Big Picture runs a few great photos from the Dakar Rally 2017. Here’s my favorite from the set.
Back in my college days, I had a professor who frequently used Andrew Tanenbaum‘s quote in the networking class:
Never underestimate the bandwidth of a station wagon full of tapes hurtling down the highway.
Moving large amounts of on-premises data to the cloud as part of a migration effort is still more challenging than it should be! Even with high-end connections, moving petabytes or exabytes of film vaults, financial records, satellite imagery, or scientific data across the Internet can take years or decades. On the business side, adding new networking or better connectivity to data centers that are scheduled to be decommissioned after a migration is expensive and hard to justify.
In order to meet the needs of these customers, we are launching Snowmobile today. This secure data truck stores up to 100 PB of data and can help you to move exabytes to AWS in a matter of weeks (you can get more than one if necessary). Designed to meet the needs of our customers in the financial services, media & entertainment, scientific, and other industries, Snowmobile attaches to your network and appears as a local, NFS-mounted volume. You can use your existing backup and archiving tools to fill it up with data destined for Amazon Simple Storage Service (S3) or Amazon Glacier.
Thanks to this VentureBeat page, we even have a picture of the monster:
100 Petabytes on wheels!
I know, I know, it looks like a regular truck with a shipping container on it. But I’m pretty sure it’s VERY different from the inside. With all that storage, networking, power, and cooling needed, it would be awesome to take a pick into this thing.
Slashdot links to a rather unexpected prediction for the time when we are all driven by the robot cars:
“At least one expert is anticipating that, as the so-called ‘smart’ cars get smarter, there will eventually be an increase in an unusual form of distracted driving: hanky-panky behind the wheel.”
Allowing them to continue to fix their cars has become “legally problematic,” according to a written statement from the Auto Alliance, the main lobbying arm of automakers.
The dispute arises from a section of the Digital Millennium Copyright Act that no one thought could apply to vehicles when it was signed into law in 1998. But now, in an era where cars are rolling computing platforms, the U.S. Copyright Office is examining whether provisions of the law that protect intellectual property should prohibit people from modifying and tuning their cars.
Ridiculous, is the word that describes this best, I think.
With me now working in Nicosia and Maxim’s school year about to start, the need for a second car has emerged. We’ve been planning it for a while any way, it’s just that the priority of it raised recently. Our Mitsubishi Galant is more than 13 years old now, and while it works fine, it’s probably not the best idea to push it into daily 160+ kilometers journey mode.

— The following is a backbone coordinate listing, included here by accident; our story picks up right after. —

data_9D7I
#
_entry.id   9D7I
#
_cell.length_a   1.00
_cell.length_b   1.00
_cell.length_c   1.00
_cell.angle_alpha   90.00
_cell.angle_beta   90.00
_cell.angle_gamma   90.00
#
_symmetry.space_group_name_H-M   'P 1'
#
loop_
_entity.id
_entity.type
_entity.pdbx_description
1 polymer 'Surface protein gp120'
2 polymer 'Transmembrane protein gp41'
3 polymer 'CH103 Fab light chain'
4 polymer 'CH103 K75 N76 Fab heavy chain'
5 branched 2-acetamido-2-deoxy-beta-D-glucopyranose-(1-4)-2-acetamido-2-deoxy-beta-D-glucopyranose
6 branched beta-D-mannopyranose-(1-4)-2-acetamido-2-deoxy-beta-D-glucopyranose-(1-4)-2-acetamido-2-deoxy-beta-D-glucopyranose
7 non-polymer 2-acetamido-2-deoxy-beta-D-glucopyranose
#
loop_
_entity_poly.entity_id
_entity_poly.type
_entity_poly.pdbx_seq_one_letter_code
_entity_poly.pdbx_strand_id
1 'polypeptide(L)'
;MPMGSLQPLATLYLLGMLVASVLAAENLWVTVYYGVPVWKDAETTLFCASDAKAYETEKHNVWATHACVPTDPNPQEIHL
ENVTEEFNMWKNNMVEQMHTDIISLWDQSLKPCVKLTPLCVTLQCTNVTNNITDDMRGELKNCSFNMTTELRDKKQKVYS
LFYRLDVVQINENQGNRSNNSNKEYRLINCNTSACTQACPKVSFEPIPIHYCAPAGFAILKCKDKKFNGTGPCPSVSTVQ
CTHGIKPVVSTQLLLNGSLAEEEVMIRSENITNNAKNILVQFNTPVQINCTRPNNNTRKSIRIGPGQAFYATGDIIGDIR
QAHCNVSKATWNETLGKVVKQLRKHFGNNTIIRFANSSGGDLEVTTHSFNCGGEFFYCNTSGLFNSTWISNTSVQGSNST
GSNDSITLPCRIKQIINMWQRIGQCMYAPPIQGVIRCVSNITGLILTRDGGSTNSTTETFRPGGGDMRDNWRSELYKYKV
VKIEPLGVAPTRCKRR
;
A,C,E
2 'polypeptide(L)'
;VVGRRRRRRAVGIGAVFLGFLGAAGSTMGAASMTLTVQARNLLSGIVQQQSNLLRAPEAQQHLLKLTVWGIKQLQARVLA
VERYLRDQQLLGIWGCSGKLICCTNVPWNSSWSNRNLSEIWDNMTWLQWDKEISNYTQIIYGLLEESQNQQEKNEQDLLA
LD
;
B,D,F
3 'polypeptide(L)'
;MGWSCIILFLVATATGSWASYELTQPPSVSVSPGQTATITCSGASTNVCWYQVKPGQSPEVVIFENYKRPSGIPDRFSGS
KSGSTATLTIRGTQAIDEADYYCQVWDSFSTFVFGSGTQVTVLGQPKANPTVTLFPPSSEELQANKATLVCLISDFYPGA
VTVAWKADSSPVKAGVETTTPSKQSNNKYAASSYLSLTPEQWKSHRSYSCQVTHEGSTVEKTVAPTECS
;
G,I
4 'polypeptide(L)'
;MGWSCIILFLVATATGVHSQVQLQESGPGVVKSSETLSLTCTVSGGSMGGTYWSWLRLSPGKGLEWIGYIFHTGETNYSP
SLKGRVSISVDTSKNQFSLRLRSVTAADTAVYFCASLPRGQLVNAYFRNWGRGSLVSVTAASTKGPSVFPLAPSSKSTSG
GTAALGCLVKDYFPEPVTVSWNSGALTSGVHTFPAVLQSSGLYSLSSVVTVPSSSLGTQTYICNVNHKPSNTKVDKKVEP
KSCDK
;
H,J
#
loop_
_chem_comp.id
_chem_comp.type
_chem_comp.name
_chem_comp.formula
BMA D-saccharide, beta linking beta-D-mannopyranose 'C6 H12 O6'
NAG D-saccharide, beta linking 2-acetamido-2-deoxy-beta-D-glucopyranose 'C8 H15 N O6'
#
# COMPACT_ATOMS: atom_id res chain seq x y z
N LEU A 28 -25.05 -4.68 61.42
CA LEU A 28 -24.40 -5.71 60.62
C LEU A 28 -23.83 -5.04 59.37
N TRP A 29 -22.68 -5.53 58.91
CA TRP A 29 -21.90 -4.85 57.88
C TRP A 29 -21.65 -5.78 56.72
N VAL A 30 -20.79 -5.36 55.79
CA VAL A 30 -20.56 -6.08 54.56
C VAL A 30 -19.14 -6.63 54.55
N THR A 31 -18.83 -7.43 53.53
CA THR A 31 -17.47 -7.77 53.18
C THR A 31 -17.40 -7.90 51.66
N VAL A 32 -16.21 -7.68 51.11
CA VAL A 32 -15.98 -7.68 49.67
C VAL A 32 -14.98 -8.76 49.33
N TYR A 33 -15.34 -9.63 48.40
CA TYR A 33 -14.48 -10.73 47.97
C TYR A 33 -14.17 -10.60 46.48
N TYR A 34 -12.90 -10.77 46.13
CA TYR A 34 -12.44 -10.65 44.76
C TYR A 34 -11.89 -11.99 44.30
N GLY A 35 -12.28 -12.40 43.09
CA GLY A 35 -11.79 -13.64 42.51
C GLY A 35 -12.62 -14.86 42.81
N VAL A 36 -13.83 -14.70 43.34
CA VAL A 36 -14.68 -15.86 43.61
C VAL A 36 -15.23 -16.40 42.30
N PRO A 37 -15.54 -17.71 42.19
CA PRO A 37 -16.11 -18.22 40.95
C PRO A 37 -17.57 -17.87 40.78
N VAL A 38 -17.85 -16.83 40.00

So, with that in mind, we bought a second car. Olga picked it up on Friday and I’ll be using that for my daily travels instead. The new car is a Suzuki Splash, which is very similar to Suzuki Swift, but in a different body. Here is how it looks:
… and a bit of the front and back:
I’ve been taking it for a spin during the weekend, and I have to say that I am rather surprised as to how comfortable this car is. It’s a bit slower to accelerate (1.2L engine and automatic gearbox versus 1.8L and manual gearbox of the Mitsubishi Galant), but once it gets going, it’s very stable. I also expect it to need much less petrol, which is a definite plus for my daily trips to and from Nicosia.
Hopefully, it will last us as much as the Galant did.
According to the proposal, the state officials who are entitled to a luxury car are: the president of the Republic and the House president, the attorney general and the assistant attorney general, the chief negotiator for the Cyprus problem, ministers, ministry undersecretaries (if they are appointed), the auditor general, the accountant general, ministry permanent secretaries, supreme court judges, the house permanent secretary and all former Republic and House presidents.
Current models of the engine weigh 500 pounds, easily fitting into the engine area of a conventionally-designed vehicle. According to CEO Charles Stevens, just one gram of the substance yields more energy than 7,396 gallons (28,000 L) of gasoline and 8 grams would power the typical car for a century.
The idea of using thorium is not new. In 2009, Loren Kulesus designed the Cadillac World Thorium Fuel Concept Car. LPS is developing the technology so it can be mass-produced.
Big Picture covers Dakar Rally 2013. Each of those fascinating images is precious. But they also work quite well together, telling the story of happiness and sadness, toughness, courage, technological advances, and most of all, good sportsmanship.